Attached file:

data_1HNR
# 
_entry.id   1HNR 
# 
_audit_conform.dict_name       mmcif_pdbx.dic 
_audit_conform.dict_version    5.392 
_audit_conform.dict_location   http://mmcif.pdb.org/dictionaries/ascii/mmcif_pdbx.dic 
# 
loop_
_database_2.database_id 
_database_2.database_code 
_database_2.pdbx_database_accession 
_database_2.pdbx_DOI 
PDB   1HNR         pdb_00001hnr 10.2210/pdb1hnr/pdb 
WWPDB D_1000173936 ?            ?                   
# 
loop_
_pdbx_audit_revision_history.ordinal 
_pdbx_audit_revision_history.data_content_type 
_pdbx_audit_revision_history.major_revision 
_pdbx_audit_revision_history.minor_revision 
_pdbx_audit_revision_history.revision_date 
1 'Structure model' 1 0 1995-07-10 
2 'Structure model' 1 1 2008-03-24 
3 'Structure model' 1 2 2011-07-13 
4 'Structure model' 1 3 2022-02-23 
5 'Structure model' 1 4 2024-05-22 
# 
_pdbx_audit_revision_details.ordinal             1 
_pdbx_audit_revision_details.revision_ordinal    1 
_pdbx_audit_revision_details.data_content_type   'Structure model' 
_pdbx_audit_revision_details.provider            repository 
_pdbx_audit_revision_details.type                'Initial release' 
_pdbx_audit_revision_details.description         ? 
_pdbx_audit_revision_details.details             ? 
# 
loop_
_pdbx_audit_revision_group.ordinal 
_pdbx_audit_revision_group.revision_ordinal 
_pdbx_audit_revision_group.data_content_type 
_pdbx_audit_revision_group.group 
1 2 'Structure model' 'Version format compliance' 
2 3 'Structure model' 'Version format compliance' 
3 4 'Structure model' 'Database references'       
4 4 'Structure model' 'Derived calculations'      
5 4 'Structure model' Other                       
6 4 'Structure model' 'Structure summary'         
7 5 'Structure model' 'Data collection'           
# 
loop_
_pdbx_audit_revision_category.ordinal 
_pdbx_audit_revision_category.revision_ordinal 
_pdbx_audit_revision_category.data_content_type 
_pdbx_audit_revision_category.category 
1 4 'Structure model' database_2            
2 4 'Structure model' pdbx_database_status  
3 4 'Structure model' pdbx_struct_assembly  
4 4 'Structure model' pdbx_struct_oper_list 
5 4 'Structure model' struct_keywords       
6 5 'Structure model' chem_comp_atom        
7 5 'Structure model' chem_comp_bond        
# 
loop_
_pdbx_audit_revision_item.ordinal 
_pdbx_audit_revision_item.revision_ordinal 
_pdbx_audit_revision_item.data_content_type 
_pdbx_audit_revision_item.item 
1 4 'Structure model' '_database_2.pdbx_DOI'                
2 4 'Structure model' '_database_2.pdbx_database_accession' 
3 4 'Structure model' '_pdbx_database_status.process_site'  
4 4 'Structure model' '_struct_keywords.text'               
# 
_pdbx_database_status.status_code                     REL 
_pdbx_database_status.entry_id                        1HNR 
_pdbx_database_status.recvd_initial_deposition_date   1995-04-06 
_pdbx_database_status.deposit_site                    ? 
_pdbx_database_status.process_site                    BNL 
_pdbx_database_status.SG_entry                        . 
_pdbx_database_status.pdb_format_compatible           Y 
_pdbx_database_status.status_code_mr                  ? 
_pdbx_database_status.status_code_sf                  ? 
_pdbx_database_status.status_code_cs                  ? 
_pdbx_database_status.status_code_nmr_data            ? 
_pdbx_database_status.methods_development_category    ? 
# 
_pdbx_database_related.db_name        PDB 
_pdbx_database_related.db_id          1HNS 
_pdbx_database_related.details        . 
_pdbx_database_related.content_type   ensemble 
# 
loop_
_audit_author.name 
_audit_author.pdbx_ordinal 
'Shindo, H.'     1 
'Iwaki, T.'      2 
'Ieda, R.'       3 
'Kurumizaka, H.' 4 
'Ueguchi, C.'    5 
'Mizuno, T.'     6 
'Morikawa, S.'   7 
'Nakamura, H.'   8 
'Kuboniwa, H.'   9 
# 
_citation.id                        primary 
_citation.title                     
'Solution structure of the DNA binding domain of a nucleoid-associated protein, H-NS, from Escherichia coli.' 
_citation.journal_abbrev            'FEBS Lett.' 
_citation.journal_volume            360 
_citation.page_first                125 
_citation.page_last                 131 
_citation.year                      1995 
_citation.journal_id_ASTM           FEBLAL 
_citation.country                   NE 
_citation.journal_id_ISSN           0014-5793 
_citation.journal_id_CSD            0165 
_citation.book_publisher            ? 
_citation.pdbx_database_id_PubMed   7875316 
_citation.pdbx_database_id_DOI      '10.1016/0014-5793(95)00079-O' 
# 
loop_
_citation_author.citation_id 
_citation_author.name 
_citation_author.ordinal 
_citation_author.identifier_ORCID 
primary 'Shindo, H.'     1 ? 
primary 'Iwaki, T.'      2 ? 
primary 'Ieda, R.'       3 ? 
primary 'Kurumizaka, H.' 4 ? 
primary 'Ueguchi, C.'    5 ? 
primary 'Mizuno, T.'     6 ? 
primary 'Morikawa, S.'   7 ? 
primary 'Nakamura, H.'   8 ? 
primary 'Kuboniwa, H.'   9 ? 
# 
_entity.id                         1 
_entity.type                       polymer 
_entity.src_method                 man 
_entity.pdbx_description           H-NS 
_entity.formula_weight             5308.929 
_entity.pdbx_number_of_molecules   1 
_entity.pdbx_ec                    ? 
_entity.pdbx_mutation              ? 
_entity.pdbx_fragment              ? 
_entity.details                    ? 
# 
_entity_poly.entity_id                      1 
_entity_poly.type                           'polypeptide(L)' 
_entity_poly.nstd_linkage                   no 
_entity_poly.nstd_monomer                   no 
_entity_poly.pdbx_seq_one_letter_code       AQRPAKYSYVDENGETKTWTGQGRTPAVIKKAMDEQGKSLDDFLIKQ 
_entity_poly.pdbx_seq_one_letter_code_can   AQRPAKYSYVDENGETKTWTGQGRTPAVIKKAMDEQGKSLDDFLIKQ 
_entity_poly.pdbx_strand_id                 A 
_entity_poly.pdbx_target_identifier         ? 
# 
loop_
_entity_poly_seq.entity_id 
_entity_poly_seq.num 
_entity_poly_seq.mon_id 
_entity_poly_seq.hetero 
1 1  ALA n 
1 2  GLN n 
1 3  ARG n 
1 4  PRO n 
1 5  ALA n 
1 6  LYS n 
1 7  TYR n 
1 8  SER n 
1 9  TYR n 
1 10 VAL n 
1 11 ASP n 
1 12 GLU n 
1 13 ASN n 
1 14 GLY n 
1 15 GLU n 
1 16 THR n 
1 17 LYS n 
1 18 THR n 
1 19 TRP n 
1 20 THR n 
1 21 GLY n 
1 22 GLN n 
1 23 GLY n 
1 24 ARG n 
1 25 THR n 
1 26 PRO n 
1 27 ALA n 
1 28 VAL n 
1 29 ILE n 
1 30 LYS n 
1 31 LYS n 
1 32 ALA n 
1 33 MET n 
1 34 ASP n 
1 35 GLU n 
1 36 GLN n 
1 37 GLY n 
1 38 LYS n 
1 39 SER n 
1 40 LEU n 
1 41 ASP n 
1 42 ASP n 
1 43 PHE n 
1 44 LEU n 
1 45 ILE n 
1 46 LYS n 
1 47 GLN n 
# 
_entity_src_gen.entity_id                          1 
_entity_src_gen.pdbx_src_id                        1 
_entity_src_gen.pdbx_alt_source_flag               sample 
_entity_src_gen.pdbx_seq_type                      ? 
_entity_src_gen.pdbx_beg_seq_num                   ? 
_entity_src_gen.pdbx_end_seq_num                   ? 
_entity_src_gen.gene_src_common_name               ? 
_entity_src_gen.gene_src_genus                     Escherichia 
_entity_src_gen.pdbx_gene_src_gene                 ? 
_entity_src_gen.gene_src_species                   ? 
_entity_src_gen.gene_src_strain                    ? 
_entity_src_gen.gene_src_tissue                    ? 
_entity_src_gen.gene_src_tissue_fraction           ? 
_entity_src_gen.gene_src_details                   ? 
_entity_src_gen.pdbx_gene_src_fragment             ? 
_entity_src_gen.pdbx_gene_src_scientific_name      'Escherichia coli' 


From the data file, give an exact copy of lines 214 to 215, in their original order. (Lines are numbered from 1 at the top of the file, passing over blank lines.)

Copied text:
_entity_src_gen.gene_src_common_name               ? 
_entity_src_gen.gene_src_genus                     Escherichia 